Durham Native Launches 'Virtual Farmers' Market'

Sow Fresh Organics connects small farms with families who want to eat organic, healthy produce and support local agriculture.


When Karen and Kedhar Thiruvalam were visiting friends in Vegas in October 2011, they saw a large cooler on the steps outside their host’s front door. Nestled inside was farm-fresh milk, raw yogurts and gourmet goat cheese delivered early that morning.

Something clicked in Karen’s mind.

"How about something like this back home in Middletown?" she thought.

As soon as they returned to Connecticut, the Durham native and her Indian-born groom began intense market research.

In 1987, Karen Manjuck graduated from Coginchaug High School. Now a mother of two daughters from her first marriage, Paige 13, and Sarah, 16; Karen has an extensive background in marketing and journalism.

The Germ of an Idea

She and Kedhar delved head first into the idea of creating a virtual farmers market and multi-farm community-supported agriculture business. And so,  was born from the couple’s passion and desire to embrace life, protect the environment and enjoy good food.

The idea was to connect the bounty of small farmers throughout Connecticut with locavores and other organic food enthusiasts through a home-delivery system of fresh and nonperishable goods, including baby food and dog treats.

“Most small farms don’t have the bandwidth to market their goods,” Karen says, to customers outside of their area or county. Sow Fresh can help connect their crops with those of many other farmers and efficiently and greenly deliver to customers these farmers may never sell to — outside an occasional farmers market.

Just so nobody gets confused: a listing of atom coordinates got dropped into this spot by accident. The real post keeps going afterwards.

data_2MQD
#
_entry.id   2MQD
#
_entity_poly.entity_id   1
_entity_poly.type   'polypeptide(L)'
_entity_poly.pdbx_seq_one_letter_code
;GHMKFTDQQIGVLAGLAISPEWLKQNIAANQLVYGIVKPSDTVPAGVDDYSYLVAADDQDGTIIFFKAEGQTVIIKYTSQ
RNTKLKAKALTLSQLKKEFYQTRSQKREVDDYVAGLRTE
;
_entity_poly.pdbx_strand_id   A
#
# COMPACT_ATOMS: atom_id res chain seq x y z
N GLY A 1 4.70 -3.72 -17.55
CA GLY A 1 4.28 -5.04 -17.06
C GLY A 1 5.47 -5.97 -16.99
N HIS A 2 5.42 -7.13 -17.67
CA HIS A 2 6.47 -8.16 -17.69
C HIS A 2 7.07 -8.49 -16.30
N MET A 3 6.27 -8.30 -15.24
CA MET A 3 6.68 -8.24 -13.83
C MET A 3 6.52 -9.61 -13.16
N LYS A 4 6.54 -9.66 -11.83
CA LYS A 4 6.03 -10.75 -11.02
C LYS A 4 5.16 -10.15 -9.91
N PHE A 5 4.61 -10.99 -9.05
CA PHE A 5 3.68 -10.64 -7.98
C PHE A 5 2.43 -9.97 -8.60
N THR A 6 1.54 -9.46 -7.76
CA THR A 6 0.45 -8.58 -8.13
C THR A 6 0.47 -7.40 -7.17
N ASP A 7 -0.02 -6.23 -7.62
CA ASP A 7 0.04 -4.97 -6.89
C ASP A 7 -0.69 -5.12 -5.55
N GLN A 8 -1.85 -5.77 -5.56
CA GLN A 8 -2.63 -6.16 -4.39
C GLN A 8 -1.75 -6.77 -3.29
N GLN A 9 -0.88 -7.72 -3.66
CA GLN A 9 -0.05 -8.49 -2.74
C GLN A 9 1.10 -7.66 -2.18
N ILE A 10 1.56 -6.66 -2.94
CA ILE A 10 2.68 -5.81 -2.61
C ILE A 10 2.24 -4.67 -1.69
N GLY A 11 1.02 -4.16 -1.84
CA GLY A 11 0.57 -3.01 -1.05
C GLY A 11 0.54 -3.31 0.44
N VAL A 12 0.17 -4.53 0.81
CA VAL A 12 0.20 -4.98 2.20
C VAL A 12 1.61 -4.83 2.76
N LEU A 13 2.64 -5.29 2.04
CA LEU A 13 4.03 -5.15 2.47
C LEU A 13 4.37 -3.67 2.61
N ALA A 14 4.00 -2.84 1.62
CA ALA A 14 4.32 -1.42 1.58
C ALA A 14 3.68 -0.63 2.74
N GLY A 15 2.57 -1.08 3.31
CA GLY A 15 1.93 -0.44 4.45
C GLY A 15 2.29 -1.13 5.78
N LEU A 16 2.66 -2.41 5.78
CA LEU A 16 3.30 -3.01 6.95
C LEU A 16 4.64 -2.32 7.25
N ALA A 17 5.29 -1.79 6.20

"We are extremely grateful to the farmers and realize that without their dedication and passion, we couldn't even dream of starting a business such as ours," she says.

Business is humming right along

And so, Sow Fresh Organics launched online on June 28. Sitting down with Kedhar and Karen just a day later, it’s striking how much of a commitment the family has made for such an ambitious endeavor — building a business around something as perishable as produce sold online.

Families, large and small, are their main customers. “We sell two types of boxes,” Kedhar says. “Medium for families of three to four and large for families of five or six. Each family will get at least five meals out of it.”

And unlike traditional CSAs, which cost $500 to $600 for a growing season and whose boxes vary wildly depending on each week’s harvest, Sow Fresh customers aren’t obligated to place regular orders or be faced with eating a dozen heads of lettuce before they perish.

“The system works best for families that aren’t sure they want to drop a lot of money and aren’t locked into” whatever is grown in abundance that week on one farm. “So we may have 10 farmers with 30 varieties of crops,” Karen says.

Bridging Small Farms With Health-Conscious Consumers

Sow Fresh is structured to coordinate with the daily schedule of small farmers.

“Monday to Thursday is all about pre-marketing,” Karen says. “So we are closed from Monday at noon through 7 a.m. Thursday, "so that we can let the farmers know which produce we need them to harvest for us and also to find out what great produce items they will have available to our customers for the following week. Crops change from week to week and so we need to update our website so it contains the freshest ingredients."

Saturday and Sunday is Sow Fresh’s peak ordering time and Thursdays are reserved entirely for deliveries. Karen and Kedhar load up their van with orders and drop them off all over Middlesex County twice that day — either in the early morning or early evening: when customers are home and when it’s the coolest outside.